The two main ones are KDE and Gnome. I think most users coming from Windows will like KDE better as it will feel more familiar. It also has a reputation of being much more configurable and customizable. It also has
higher rated applications, though you can run either one's applications on the other desktop. Some distros, like Ubuntu, let you easily choose either, even after installation.

OK, you're saying,
Ah, if only life offered such absolutes!
All I can do is offer some observations on the seven distros we have selected above:

Nice distro, smaller community than the majors, but many vocal supporters who claim it is THE one for “It just works” functionality. Some say it's popularity is exaggerated. Originally based on Mandriva. Helpful user forum and very good documentation. Glossy monthly magazine with good articles geared to new users.

Started by multi-millionaire and space tourist Mark Shuttleworth, it has grown from nothing to dominating the top spot on Distrowatch. Based on Debian, uses Gnome desktop. Known for innovation and a new release every six months. Dell is now selling desktop and laptop PCs with Ubuntu, but Ubuntu has lately began to attract criticism. Whether justified, or motivated by jealousy and elitism we'll have to wait and see. It has a large helpful user community, lots of excellent documentation, a long term plan, and commercial support for business.

Linux Mint
A very slick smaller distro, based on Ubuntu and has both Gnome and KDE Desktop editions. It has "lots of desktop improvements and a strong focus on making things work out of the box". Integrated and configured codecs makes playing multimedia easier than most and it has a few special applications to manage updates and software installation, etc. More cutting-edge than Ubuntu with all the pros and cons that implies. Large user forum.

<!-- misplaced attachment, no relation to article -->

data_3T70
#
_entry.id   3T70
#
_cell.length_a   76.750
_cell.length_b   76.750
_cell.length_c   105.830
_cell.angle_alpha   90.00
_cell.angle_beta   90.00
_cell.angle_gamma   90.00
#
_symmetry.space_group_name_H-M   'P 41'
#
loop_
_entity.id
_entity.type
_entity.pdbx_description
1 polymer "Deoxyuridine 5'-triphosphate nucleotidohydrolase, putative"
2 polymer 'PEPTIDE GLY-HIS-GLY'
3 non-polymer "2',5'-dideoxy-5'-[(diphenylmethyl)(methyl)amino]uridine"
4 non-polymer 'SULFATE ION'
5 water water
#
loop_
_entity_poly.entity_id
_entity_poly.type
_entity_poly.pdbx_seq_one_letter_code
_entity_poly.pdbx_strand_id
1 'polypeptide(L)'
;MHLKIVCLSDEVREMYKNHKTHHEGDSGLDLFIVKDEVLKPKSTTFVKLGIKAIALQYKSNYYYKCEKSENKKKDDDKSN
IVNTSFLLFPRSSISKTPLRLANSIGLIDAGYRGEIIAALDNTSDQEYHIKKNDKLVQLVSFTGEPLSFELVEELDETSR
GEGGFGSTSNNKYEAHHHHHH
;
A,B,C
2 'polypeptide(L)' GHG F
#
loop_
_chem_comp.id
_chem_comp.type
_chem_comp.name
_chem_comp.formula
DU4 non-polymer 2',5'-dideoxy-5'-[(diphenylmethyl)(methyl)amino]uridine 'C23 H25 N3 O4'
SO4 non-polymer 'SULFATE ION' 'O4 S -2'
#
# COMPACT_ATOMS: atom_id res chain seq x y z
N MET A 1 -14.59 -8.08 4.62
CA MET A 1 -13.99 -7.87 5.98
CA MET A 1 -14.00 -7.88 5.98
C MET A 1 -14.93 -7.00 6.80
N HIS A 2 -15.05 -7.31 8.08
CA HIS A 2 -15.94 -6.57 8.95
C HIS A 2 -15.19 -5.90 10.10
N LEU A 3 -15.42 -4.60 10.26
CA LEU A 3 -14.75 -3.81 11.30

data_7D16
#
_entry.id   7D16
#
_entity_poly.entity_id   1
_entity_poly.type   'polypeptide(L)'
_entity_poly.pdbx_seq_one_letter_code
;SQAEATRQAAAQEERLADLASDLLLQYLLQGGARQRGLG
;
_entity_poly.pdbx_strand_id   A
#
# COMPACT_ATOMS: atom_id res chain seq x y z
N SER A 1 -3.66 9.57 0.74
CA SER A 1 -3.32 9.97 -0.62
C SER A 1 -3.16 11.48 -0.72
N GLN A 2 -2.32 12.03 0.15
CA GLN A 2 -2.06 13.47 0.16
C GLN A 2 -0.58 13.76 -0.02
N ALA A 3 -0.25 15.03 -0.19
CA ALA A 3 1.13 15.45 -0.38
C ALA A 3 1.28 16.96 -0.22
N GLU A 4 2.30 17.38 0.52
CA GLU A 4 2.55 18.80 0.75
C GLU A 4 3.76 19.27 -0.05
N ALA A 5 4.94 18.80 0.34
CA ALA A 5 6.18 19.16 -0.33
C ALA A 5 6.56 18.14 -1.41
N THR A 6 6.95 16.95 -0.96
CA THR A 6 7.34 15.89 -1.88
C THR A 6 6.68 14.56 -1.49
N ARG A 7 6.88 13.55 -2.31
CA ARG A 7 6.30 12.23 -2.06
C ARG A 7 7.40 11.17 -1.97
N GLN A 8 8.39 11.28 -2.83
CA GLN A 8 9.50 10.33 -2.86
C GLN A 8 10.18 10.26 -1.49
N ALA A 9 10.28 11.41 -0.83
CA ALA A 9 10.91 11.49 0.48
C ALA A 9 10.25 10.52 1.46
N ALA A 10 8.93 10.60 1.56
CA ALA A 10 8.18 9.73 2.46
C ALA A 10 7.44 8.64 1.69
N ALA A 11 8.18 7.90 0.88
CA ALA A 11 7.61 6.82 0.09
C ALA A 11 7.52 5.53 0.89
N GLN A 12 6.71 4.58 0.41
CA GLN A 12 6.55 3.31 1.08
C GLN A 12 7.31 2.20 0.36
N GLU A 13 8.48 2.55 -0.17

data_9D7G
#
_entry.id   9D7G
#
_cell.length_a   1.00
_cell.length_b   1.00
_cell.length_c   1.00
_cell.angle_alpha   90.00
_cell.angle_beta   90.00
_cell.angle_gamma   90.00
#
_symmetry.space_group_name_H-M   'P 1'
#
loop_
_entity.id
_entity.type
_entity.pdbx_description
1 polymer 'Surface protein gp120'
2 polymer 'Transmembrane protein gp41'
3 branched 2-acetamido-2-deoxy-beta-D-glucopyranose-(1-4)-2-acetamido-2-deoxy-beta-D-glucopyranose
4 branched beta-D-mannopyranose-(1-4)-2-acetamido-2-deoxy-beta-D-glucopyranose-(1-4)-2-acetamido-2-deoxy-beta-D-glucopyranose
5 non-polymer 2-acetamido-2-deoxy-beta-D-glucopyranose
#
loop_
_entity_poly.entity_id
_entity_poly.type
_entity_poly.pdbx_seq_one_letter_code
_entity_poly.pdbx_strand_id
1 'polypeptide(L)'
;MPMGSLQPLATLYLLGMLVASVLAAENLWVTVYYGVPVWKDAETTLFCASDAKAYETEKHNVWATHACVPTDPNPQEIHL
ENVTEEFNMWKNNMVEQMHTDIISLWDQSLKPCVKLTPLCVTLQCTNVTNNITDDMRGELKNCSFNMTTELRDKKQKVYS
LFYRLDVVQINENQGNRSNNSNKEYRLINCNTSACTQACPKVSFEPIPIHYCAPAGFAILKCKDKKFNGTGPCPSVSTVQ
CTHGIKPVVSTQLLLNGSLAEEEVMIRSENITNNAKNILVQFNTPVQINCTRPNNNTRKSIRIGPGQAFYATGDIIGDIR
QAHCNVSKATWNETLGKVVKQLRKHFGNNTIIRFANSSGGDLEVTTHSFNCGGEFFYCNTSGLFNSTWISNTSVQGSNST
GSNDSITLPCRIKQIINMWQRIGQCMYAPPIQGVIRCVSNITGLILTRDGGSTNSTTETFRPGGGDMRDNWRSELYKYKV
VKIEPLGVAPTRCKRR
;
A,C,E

An official sub-project of Ubuntu, so all the same comments apply, except it uses the KDE Desktop. Although it usually lags behind it's parent in getting the latest features, it is still very usable, and more easily customizable. Like other KDE distros, it uses the excellent KDE applications, like K3B for CD/DVD burning, Amarok for playing music, etc.
Also like Ubuntu itself, it offers versions with long term support.

Until Ubuntu came along Mandriva (formerly Mandrake) was at the top of most peoples list of beginner-friendly Linux distros.
Trying to get too commercial, financial difficulties, bad customer service and too many bugs dropped them in the rankings for quite some time. Mandriva is seemingly making a comeback and bears consideration again.

Another smaller distro, similar in outlook to PCLinuxOS, but based on Debian, not Mandriva. Has been somewhat commercial in nature, like Mandriva.
Software is not always up-to-date and no obvious long term plan. Nice looking distro with KDE desktop, it retains many fans.

Update Jan. 2009

It seems that gOS (previously included here) has developed a relationship with Microsoft, and is in some sense promoting Windows on it's web site. I would therefore not recommend gOS to anyone who cares about freedom.

So what do I use? Kubuntu since mid 2007 (before that, Gentoo for four years. Starting in 1998 I used Red Hat, Mandriva, Suse, and Gentoo for periods of 6 months to 4 years).

It suits me, and I hope this helps you find one that suites you too.
That, in the end, is the only criteria that counts.